Although Philip Roth is often cited as America’s greatest living writer, so far no filmmaker has had any real success in transferring his richly observed world of Judaic literary machismo onto film. Witness—or rather, don’t—the messy failures of Goodbye, Columbus (Larry Pearce, 1969); Portnoy’s Complaint (Ernest Lehman, 1972); or The Human Stain (Robert Benton, 2003), three classic, era-defining novels adapted to films ranging from the tepid and forgettable (Goodbye, Columbus) to the atrocious (Portnoy’s Complaint and The Human Stain). Not that this should come as any surprise; Roth’s novels, the best of which often resemble dirty jokes obsessively worked over by their narrators into a sort of raw horror, depend upon an essentially unfilmable first-person voice.
So it’s some small miracle just how well Alex Ross Perry has adapted Roth, both his fiction and the man himself, in his terrific new film Listen Up Philip. Philip, whose opening and closing credits are in the same jaunty typeface as the dust jacket of Portnoy’s Complaint and Roth’s other works from the ’60s and ’70s, wears his influence proudly. Jason Schwartzman, playing to type as the prickly up-and-coming young novelist Philip Lewis Friedman, is the classic Roth protagonist—a young Jewish writer slowly achieving all the success he ever wanted, all the while managing to piss off everybody around him. And his relationship with his literary mentor Ike Zimmerman (Jonathan Pryce) is immediately reminiscent of the writer-mentor relationship at the heart of Roth’s The Ghost Writer. Zimmerman himself, the acclaimed Jewish man of letters with a troubled previous marriage and a subtle misogynistic streak, whose book covers are clearly based on Roth’s own, is a thinly veiled stand-in for the eminent writer himself.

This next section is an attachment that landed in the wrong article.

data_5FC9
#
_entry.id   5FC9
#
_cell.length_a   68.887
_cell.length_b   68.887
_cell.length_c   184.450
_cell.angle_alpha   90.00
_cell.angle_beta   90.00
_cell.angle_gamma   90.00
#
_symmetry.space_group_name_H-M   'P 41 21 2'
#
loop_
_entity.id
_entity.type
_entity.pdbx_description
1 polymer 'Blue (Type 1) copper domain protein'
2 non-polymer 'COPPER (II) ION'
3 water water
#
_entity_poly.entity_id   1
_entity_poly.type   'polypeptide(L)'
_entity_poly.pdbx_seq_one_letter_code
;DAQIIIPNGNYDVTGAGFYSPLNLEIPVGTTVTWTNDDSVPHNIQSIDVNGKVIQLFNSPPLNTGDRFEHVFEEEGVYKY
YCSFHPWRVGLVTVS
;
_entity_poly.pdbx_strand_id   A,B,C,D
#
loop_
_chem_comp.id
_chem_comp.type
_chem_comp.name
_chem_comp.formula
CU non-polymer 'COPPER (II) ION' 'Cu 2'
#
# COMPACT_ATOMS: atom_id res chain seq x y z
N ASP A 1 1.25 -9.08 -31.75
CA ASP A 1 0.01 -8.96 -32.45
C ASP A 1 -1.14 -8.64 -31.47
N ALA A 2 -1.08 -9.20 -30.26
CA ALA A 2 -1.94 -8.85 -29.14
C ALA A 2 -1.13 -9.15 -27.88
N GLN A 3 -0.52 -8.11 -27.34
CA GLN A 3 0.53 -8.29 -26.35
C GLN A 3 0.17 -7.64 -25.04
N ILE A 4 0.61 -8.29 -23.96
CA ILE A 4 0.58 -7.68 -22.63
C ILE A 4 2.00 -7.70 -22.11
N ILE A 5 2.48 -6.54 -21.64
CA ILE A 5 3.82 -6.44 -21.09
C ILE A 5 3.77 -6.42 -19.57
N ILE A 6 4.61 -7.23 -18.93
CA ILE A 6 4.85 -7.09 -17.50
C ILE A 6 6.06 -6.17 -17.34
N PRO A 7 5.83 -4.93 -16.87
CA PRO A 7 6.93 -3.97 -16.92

Yet Listen Up Philip is much more than a pale imitation of Roth’s own work. Unlike the previous, unsuccessful adaptations of Roth’s works, all of which unimaginatively try to maintain the voice and tone of his unreliable narrators, Listen Up Philip is harshly critical of its protagonist. Just about every character in the film, in fact—even Zimmerman, though he means it as a compliment—refers to Philip as arrogant.
On its face, this movie shouldn’t really work because of this—who wants to watch a thoroughly unlikable character for two hours? Especially when that character, even in his darkest moments, remains unsympathetic and—no real spoiler here—learns no lessons by the film’s end? Yet the film succeeds brilliantly, thanks in part to just how funny the screenplay is. The film entertains not because of Philip, whose sense of humor is uncomfortably misanthropic, but in spite of him. “Don’t hold my calls,” says Philip’s editor to his secretary at the beginning of their meeting, one of many jokes in the film at Philip’s expense.
The cleverest running joke in the film is the mannered, writerly style Philip speaks in, a style that seems more literary than human. Witness how he refuses his girlfriend Ashley’s (Elisabeth Moss) offer of money. “Put your money away, alright? I’m not taking any money from you. Those days are behind me—forever, I told myself.” It is this affected way of talking—the “I told myself”s of Philip’s diction—that help make him seem like such an uncaring and alien villain. His mentor Ike does this too, and while he still sounds strange and inhuman, Ike’s literary voice seems altogether more gentle and lived-in—the artifice one would expect from an elder man of letters.